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O'Hara, Riley Taken in First Round of WPS Draft
Courtesy: Stanford Athletics  
Release: 01/15/2010

Jan. 15, 2010

STANFORD, Calif. - The only thing Kelley O'Hara liked better than being selected by the FC Gold Pride in the first round of the Women's Professional Soccer draft Friday was that her Stanford teammate, Ali Riley, will be coming with her.

O'Hara and Riley both went to the same team. O'Hara, a forward, was the No. 3 pick and Riley, a defender, went at No. 10, to the Bay Area-based side.

When O'Hara, who attended the draft in Philadelphia, reached Riley at Stanford, "We were both yelling and screaming and excited that we would get to play together," O'Hara said. "We'll get to carry on the Stanford tradition."

"Shrieking into the phone," is how Riley described it.

Just a few hours later, Riley took to the Stanford practice field with volunteer assistant coach Nicole Barnhart, another new FC Gold Pride teammate, for a workout. By that time, she'd already talked to O'Hara three times.

"I hoped that I would get picked here," said Riley, who made it a point to thank the NeSmith family, the team owners. "I had spoken a little bit to Albertin, but tried not to get caught up in all the speculation. I was hoping, but I didn't have any expectations."

The Stanford connections to FC Gold Pride are strong:

• Co-captain and defender Rachel Buehler and goalkeeper Barnhart were Stanford stars and currently play for the U.S. national team.
• Head coach Albertin Montoya was a volunteer assistant at Stanford in 2008.
• Goalkeeper coach Jay Cooney doubles in that role at Stanford, and just completed his seventh season with the Cardinal.

O'Hara knew she would go with the third pick. Montoya told her last weekend.

"That was where I wanted to go," she said. "I was definitely happy to stay in the Bay Area."

The Gold Pride plays a similar style to Stanford, using speed and possession to set the tempo and then strike quickly. O'Hara and Riley both are fast and don't expect to change their style of play.

Even against quicker and more physical defenders, O'Hara said she won't alter her aggressive style that earned her 26 goals this season and the Hermann Trophy as college soccer's top player.

"I'm going to continue to play the way I play," said O'Hara, who led the nation in goals and points (65) and shattered school season records for both.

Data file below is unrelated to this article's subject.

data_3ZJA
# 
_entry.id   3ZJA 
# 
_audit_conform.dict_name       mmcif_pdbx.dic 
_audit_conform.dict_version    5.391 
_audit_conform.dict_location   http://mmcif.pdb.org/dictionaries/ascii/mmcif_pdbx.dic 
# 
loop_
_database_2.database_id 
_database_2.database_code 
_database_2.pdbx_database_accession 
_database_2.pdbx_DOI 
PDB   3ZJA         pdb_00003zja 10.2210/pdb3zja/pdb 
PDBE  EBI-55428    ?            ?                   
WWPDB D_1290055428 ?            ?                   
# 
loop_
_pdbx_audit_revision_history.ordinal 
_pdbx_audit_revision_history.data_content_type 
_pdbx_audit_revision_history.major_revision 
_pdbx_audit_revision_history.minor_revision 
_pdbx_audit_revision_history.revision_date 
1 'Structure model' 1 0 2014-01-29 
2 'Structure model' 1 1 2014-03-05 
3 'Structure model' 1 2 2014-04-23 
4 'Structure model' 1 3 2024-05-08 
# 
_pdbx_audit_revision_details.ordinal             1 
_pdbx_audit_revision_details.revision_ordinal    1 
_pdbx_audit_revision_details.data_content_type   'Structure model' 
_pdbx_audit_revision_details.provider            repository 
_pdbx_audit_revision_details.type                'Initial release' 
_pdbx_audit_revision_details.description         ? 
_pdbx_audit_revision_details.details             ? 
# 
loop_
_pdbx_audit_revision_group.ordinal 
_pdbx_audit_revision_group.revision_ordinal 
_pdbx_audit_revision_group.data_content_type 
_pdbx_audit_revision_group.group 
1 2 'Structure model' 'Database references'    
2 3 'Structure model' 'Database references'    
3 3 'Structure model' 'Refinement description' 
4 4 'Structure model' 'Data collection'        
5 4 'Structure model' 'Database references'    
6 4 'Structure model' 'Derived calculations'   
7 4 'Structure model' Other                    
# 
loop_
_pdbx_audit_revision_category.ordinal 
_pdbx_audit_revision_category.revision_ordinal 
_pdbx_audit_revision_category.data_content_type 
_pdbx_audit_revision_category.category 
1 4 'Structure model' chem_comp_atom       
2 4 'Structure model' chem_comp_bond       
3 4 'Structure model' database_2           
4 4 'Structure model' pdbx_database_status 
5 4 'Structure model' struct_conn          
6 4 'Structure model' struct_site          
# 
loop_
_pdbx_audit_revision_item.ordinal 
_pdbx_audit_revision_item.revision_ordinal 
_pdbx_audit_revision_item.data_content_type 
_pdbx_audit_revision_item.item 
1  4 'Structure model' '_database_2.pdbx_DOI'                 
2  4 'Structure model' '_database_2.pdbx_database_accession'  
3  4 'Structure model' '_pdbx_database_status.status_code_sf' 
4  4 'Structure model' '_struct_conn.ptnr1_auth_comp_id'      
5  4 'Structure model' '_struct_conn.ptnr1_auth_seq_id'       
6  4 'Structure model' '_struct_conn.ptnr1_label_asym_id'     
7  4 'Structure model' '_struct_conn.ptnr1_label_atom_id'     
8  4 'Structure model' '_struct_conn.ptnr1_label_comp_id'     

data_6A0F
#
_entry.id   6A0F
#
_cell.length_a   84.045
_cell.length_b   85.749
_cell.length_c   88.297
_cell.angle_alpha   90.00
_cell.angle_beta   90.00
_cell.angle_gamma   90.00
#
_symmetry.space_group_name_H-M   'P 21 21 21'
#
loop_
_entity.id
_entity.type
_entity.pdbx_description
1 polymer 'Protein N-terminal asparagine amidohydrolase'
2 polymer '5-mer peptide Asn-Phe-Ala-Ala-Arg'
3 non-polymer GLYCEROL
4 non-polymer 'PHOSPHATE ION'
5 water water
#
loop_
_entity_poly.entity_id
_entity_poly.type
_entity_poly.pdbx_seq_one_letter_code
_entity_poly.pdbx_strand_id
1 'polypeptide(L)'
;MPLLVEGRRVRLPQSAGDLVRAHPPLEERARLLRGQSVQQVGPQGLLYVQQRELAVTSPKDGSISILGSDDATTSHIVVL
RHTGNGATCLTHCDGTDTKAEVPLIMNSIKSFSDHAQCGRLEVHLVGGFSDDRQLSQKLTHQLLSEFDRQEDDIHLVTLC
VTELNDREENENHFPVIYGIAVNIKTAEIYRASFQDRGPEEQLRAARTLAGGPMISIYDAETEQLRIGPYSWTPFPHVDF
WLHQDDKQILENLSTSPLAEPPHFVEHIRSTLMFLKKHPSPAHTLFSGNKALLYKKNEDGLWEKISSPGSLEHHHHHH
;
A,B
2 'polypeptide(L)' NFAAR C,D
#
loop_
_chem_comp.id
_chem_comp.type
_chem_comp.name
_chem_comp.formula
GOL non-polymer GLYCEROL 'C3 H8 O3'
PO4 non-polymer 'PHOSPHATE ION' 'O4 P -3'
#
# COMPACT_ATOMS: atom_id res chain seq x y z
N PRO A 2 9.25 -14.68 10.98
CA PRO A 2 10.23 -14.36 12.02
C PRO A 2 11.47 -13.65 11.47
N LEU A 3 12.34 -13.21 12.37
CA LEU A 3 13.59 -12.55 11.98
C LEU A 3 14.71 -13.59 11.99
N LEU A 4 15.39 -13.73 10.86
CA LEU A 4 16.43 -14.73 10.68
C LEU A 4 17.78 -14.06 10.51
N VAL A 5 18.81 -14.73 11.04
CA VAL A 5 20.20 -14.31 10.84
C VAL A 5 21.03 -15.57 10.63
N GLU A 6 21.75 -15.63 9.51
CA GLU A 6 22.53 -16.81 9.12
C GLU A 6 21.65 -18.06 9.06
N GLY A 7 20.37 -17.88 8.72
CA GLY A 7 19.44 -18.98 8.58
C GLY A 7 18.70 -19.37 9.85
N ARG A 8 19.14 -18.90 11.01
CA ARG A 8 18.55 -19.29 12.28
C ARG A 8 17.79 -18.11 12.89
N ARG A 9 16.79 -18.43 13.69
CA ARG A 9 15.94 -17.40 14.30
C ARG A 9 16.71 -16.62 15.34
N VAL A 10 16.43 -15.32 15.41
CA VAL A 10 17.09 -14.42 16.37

Riley, an outside back who played with the green light to overlap as a winger, also expects to remain in that role, and continue to play on the left side.

"They were looking for an outside back and speed on the defensive line," said Riley, Stanford's fastest player.

Both players will prepare for the season by playing internationally. O'Hara headed directly to the U.S. national team camp on the day of Stanford's 1-0 NCAA College Cup final loss to North Carolina in College Station, Texas.

Over 10 days in Carson, Calif., O'Hara impressed coach Pia Sundhage enough to get another camp invitation. This 20-day, 26-player camp, which begins Sunday, will determine the 18-player squad for Portugal's Algarve Cup from Feb. 23-March 3. O'Hara is looking to earn her first full national-team cap.

Riley, an Olympic and World Cup veteran, will be training with the New Zealand national team in February.

Women's Professional Soccer will be entering its second season. The league was founded and continues to be led by Tonya Antonucci, who played at Stanford from 1986-89 and twice led the Cardinal in goals. Five Stanford alums - Barnhart, Buehler, Marisa Abegg, Allison Falk and Natalie Spilger - played during the league's inaugural season.

The Gold Pride went 4-10-6 during its first season and has since moved its home field from Santa Clara to renovated Pioneer Stadium at Cal State East Bay in Hayward.

 


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